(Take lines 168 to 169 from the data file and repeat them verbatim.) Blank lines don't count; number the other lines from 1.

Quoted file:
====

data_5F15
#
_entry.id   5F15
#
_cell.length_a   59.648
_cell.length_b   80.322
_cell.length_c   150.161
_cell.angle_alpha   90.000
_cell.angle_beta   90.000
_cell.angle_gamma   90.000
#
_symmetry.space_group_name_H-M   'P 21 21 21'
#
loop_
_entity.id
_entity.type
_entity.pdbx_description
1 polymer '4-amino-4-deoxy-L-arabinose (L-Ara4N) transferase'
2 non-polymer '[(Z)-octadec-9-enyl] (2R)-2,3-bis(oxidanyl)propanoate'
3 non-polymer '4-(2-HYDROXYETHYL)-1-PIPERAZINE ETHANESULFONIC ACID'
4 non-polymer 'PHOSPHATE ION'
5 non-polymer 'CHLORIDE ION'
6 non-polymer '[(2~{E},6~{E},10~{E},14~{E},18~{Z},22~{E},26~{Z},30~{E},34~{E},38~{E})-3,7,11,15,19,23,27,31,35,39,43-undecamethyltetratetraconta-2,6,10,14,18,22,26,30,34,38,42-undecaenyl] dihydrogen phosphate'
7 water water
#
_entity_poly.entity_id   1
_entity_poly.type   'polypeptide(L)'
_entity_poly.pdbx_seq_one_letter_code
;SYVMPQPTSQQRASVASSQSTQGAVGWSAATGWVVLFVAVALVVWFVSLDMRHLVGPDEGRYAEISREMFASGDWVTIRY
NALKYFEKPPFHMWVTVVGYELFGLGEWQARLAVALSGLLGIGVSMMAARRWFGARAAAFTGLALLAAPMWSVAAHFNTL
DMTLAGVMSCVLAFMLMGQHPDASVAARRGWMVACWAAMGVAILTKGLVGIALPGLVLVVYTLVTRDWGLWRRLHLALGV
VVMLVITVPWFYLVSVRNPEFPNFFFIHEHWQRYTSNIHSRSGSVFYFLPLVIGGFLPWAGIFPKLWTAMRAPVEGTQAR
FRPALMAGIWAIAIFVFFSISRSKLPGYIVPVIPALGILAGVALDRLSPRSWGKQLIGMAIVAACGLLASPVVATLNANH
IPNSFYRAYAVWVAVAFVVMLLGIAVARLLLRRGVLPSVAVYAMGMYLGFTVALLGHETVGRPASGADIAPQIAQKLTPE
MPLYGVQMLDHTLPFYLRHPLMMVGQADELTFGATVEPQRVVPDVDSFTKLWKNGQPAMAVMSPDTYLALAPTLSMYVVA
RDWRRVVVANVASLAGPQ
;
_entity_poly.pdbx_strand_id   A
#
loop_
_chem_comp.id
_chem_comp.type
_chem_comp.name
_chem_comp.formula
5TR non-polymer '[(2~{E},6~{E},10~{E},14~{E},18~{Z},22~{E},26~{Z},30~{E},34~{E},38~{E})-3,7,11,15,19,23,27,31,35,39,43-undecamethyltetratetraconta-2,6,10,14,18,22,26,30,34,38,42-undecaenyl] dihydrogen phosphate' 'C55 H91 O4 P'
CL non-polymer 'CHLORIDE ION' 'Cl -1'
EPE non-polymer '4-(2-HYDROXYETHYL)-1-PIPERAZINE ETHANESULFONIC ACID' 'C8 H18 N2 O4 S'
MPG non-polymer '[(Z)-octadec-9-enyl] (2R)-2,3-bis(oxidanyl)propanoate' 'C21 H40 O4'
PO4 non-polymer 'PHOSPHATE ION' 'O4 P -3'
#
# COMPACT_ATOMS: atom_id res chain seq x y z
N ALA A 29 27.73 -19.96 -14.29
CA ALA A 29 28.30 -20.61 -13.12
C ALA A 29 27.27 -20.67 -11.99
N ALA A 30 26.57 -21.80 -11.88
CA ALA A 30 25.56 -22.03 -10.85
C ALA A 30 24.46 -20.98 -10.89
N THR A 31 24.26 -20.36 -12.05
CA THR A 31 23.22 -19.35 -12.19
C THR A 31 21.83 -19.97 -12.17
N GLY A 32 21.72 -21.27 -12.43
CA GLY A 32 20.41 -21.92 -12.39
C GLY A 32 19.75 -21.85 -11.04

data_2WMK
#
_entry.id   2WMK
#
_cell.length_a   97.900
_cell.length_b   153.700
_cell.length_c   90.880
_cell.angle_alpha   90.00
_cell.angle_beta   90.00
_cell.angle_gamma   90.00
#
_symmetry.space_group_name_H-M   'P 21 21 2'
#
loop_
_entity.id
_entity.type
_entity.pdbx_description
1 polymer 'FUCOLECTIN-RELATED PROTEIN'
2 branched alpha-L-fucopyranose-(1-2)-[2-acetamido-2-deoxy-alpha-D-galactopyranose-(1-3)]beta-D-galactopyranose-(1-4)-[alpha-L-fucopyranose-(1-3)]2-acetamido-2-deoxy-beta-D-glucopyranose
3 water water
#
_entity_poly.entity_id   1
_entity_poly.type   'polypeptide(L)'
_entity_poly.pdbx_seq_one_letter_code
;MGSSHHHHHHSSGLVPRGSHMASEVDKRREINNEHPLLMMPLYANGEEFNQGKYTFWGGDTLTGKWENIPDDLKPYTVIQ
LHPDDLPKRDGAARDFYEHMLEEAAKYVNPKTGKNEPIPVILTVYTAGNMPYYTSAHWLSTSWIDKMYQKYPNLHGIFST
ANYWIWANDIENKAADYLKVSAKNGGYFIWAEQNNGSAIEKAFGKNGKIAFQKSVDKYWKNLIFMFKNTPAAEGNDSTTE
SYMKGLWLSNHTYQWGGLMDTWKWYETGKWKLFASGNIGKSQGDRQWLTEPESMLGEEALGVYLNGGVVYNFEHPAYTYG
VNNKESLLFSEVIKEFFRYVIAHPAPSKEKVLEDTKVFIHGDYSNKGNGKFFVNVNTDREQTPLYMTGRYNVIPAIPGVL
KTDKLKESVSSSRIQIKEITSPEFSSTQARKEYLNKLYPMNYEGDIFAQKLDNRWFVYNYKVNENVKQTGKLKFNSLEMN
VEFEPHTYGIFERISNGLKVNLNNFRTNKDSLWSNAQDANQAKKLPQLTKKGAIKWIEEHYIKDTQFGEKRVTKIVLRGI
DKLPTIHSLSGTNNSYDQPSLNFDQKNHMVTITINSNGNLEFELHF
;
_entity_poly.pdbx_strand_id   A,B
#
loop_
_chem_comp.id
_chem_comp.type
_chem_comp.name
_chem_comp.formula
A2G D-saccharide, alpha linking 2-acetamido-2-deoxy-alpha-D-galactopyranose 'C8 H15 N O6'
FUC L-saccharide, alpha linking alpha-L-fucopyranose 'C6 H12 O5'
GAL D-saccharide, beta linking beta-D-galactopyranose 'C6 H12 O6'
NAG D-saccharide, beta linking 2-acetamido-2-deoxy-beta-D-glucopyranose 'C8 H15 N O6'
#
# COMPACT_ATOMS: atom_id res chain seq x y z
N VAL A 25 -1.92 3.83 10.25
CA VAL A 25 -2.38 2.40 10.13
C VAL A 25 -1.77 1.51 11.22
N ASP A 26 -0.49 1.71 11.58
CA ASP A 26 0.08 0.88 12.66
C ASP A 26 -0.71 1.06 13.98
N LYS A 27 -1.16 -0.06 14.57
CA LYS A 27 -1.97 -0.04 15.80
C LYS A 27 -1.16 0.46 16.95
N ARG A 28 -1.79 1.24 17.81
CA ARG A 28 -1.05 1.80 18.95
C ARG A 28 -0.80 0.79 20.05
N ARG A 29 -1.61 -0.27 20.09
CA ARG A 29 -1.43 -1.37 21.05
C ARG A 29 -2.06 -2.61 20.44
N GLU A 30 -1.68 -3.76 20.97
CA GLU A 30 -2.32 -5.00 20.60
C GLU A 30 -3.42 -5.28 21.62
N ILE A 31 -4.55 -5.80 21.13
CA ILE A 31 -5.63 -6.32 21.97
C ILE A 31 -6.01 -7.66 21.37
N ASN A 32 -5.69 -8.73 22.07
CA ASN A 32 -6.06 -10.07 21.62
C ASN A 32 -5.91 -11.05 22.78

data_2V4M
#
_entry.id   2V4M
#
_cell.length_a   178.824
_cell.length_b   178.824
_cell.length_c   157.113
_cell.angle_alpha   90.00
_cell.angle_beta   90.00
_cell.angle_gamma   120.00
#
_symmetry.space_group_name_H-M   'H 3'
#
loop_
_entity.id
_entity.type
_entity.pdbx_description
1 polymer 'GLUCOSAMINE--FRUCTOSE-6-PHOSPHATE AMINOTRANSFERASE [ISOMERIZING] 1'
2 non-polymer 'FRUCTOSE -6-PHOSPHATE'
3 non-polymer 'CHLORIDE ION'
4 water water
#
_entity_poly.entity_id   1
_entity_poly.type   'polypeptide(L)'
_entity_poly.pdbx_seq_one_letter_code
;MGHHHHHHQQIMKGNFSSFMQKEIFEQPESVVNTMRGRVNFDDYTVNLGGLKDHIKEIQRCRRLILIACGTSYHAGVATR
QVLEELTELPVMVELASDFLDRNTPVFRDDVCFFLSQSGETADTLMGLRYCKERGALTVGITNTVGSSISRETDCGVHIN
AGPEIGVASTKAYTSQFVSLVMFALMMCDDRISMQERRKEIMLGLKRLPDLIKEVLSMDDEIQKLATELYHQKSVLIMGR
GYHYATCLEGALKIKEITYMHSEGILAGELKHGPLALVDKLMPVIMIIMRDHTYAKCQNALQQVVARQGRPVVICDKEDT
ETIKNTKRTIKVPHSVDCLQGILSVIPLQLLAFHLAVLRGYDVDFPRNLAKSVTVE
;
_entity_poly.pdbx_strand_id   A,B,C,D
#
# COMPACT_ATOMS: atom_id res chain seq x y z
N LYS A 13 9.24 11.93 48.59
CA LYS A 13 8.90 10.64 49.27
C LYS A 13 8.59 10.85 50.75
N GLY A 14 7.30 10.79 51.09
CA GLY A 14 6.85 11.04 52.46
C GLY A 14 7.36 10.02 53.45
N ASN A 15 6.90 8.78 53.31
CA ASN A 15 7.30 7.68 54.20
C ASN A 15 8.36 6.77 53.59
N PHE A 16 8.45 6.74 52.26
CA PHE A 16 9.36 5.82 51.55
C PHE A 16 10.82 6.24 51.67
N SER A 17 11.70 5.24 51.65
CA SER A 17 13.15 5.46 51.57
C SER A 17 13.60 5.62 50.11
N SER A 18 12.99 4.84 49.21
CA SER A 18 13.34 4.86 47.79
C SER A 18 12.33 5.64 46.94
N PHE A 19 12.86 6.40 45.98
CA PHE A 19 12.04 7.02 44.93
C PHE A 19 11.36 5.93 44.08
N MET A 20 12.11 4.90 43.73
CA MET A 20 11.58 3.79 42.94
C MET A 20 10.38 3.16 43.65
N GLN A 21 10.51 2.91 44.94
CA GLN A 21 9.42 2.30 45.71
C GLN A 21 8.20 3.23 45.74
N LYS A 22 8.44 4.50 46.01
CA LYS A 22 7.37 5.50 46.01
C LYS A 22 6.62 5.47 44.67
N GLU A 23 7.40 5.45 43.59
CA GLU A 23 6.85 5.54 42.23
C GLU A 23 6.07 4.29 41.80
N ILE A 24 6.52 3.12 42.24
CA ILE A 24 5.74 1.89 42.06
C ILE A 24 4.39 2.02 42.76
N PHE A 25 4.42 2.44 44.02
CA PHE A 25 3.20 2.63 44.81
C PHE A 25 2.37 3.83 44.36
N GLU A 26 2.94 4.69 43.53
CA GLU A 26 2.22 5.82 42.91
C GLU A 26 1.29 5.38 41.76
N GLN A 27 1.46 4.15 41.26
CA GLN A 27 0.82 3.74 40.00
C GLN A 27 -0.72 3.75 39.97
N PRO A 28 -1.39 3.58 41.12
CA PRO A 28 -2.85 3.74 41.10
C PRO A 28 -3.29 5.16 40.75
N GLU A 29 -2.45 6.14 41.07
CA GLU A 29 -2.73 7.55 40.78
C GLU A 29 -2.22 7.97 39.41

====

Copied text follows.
N LYS A 13 9.24 11.93 48.59
CA LYS A 13 8.90 10.64 49.27